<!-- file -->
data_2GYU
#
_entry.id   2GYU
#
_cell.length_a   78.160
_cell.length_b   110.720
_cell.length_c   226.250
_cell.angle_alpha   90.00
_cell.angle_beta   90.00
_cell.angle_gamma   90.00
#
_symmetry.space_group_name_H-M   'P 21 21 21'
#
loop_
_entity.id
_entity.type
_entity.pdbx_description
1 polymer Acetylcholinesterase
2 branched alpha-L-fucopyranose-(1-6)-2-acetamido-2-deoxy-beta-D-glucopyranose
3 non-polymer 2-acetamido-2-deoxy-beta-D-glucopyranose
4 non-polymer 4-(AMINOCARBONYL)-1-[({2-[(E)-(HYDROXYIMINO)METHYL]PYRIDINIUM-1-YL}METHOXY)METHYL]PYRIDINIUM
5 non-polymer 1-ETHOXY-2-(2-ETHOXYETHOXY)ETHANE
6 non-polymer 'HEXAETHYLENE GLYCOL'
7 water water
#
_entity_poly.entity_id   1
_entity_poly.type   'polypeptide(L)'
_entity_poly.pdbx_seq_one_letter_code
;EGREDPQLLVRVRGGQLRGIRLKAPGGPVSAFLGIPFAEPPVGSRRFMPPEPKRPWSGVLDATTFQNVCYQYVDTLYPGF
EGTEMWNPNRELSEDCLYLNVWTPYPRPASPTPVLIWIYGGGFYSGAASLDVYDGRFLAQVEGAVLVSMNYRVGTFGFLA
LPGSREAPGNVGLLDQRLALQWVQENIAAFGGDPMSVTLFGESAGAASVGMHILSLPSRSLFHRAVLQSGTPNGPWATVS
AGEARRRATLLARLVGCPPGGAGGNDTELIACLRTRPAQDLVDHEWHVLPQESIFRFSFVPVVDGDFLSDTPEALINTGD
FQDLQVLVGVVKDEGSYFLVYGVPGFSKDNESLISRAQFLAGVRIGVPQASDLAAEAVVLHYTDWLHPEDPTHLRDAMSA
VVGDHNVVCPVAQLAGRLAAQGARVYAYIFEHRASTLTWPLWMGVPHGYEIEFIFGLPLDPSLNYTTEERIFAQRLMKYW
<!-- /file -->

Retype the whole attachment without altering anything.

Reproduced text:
data_2GYU
#
_entry.id   2GYU
#
_cell.length_a   78.160
_cell.length_b   110.720
_cell.length_c   226.250
_cell.angle_alpha   90.00
_cell.angle_beta   90.00
_cell.angle_gamma   90.00
#
_symmetry.space_group_name_H-M   'P 21 21 21'
#
loop_
_entity.id
_entity.type
_entity.pdbx_description
1 polymer Acetylcholinesterase
2 branched alpha-L-fucopyranose-(1-6)-2-acetamido-2-deoxy-beta-D-glucopyranose
3 non-polymer 2-acetamido-2-deoxy-beta-D-glucopyranose
4 non-polymer 4-(AMINOCARBONYL)-1-[({2-[(E)-(HYDROXYIMINO)METHYL]PYRIDINIUM-1-YL}METHOXY)METHYL]PYRIDINIUM
5 non-polymer 1-ETHOXY-2-(2-ETHOXYETHOXY)ETHANE
6 non-polymer 'HEXAETHYLENE GLYCOL'
7 water water
#
_entity_poly.entity_id   1
_entity_poly.type   'polypeptide(L)'
_entity_poly.pdbx_seq_one_letter_code
;EGREDPQLLVRVRGGQLRGIRLKAPGGPVSAFLGIPFAEPPVGSRRFMPPEPKRPWSGVLDATTFQNVCYQYVDTLYPGF
EGTEMWNPNRELSEDCLYLNVWTPYPRPASPTPVLIWIYGGGFYSGAASLDVYDGRFLAQVEGAVLVSMNYRVGTFGFLA
LPGSREAPGNVGLLDQRLALQWVQENIAAFGGDPMSVTLFGESAGAASVGMHILSLPSRSLFHRAVLQSGTPNGPWATVS
AGEARRRATLLARLVGCPPGGAGGNDTELIACLRTRPAQDLVDHEWHVLPQESIFRFSFVPVVDGDFLSDTPEALINTGD
FQDLQVLVGVVKDEGSYFLVYGVPGFSKDNESLISRAQFLAGVRIGVPQASDLAAEAVVLHYTDWLHPEDPTHLRDAMSA
VVGDHNVVCPVAQLAGRLAAQGARVYAYIFEHRASTLTWPLWMGVPHGYEIEFIFGLPLDPSLNYTTEERIFAQRLMKYW